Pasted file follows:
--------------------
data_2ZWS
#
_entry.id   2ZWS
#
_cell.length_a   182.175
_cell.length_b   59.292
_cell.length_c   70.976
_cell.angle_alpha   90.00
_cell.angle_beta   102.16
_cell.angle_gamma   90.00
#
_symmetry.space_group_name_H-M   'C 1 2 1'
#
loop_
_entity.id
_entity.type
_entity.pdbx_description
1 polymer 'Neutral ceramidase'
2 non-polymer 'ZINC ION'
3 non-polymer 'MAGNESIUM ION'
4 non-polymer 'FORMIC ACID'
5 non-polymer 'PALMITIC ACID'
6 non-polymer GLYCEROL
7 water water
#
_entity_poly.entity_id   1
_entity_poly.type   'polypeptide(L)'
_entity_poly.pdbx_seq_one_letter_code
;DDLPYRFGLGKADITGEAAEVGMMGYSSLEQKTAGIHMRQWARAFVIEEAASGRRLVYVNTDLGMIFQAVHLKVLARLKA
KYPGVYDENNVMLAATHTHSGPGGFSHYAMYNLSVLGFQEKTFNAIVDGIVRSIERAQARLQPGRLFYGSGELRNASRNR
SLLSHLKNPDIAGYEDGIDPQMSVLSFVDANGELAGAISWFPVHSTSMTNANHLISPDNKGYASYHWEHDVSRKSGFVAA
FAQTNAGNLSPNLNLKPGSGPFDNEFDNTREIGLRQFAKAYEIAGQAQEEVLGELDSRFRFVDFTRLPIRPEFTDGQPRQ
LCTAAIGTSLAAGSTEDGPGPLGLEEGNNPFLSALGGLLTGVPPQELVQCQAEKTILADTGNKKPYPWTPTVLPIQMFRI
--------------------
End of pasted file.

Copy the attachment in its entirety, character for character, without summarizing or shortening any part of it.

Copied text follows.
data_2ZWS
#
_entry.id   2ZWS
#
_cell.length_a   182.175
_cell.length_b   59.292
_cell.length_c   70.976
_cell.angle_alpha   90.00
_cell.angle_beta   102.16
_cell.angle_gamma   90.00
#
_symmetry.space_group_name_H-M   'C 1 2 1'
#
loop_
_entity.id
_entity.type
_entity.pdbx_description
1 polymer 'Neutral ceramidase'
2 non-polymer 'ZINC ION'
3 non-polymer 'MAGNESIUM ION'
4 non-polymer 'FORMIC ACID'
5 non-polymer 'PALMITIC ACID'
6 non-polymer GLYCEROL
7 water water
#
_entity_poly.entity_id   1
_entity_poly.type   'polypeptide(L)'
_entity_poly.pdbx_seq_one_letter_code
;DDLPYRFGLGKADITGEAAEVGMMGYSSLEQKTAGIHMRQWARAFVIEEAASGRRLVYVNTDLGMIFQAVHLKVLARLKA
KYPGVYDENNVMLAATHTHSGPGGFSHYAMYNLSVLGFQEKTFNAIVDGIVRSIERAQARLQPGRLFYGSGELRNASRNR
SLLSHLKNPDIAGYEDGIDPQMSVLSFVDANGELAGAISWFPVHSTSMTNANHLISPDNKGYASYHWEHDVSRKSGFVAA
FAQTNAGNLSPNLNLKPGSGPFDNEFDNTREIGLRQFAKAYEIAGQAQEEVLGELDSRFRFVDFTRLPIRPEFTDGQPRQ
LCTAAIGTSLAAGSTEDGPGPLGLEEGNNPFLSALGGLLTGVPPQELVQCQAEKTILADTGNKKPYPWTPTVLPIQMFRI